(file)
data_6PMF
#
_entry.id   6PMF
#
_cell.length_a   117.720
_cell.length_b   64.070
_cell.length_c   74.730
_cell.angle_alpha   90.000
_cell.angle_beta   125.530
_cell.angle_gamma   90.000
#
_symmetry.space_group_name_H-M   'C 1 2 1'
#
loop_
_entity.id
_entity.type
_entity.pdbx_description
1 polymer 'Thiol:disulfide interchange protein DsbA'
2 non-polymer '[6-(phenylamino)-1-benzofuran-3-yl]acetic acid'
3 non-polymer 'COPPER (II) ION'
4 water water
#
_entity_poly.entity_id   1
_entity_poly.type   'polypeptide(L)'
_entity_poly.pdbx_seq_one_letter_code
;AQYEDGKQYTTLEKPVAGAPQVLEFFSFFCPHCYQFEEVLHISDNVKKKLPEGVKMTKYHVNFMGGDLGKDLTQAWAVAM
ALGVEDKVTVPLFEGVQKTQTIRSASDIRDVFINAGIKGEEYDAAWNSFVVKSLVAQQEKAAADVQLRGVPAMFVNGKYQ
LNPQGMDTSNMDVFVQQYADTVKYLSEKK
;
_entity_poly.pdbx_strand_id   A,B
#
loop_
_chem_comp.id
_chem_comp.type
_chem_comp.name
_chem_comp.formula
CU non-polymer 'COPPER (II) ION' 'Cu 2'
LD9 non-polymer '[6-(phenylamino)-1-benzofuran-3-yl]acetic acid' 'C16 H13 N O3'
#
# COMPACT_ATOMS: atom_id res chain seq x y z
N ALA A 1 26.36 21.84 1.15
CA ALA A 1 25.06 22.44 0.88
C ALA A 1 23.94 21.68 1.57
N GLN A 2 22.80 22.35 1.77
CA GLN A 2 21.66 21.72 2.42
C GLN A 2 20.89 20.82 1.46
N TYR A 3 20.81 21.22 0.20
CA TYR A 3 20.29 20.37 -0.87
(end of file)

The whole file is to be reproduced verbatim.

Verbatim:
data_6PMF
#
_entry.id   6PMF
#
_cell.length_a   117.720
_cell.length_b   64.070
_cell.length_c   74.730
_cell.angle_alpha   90.000
_cell.angle_beta   125.530
_cell.angle_gamma   90.000
#
_symmetry.space_group_name_H-M   'C 1 2 1'
#
loop_
_entity.id
_entity.type
_entity.pdbx_description
1 polymer 'Thiol:disulfide interchange protein DsbA'
2 non-polymer '[6-(phenylamino)-1-benzofuran-3-yl]acetic acid'
3 non-polymer 'COPPER (II) ION'
4 water water
#
_entity_poly.entity_id   1
_entity_poly.type   'polypeptide(L)'
_entity_poly.pdbx_seq_one_letter_code
;AQYEDGKQYTTLEKPVAGAPQVLEFFSFFCPHCYQFEEVLHISDNVKKKLPEGVKMTKYHVNFMGGDLGKDLTQAWAVAM
ALGVEDKVTVPLFEGVQKTQTIRSASDIRDVFINAGIKGEEYDAAWNSFVVKSLVAQQEKAAADVQLRGVPAMFVNGKYQ
LNPQGMDTSNMDVFVQQYADTVKYLSEKK
;
_entity_poly.pdbx_strand_id   A,B
#
loop_
_chem_comp.id
_chem_comp.type
_chem_comp.name
_chem_comp.formula
CU non-polymer 'COPPER (II) ION' 'Cu 2'
LD9 non-polymer '[6-(phenylamino)-1-benzofuran-3-yl]acetic acid' 'C16 H13 N O3'
#
# COMPACT_ATOMS: atom_id res chain seq x y z
N ALA A 1 26.36 21.84 1.15
CA ALA A 1 25.06 22.44 0.88
C ALA A 1 23.94 21.68 1.57
N GLN A 2 22.80 22.35 1.77
CA GLN A 2 21.66 21.72 2.42
C GLN A 2 20.89 20.82 1.46
N TYR A 3 20.81 21.22 0.20
CA TYR A 3 20.29 20.37 -0.87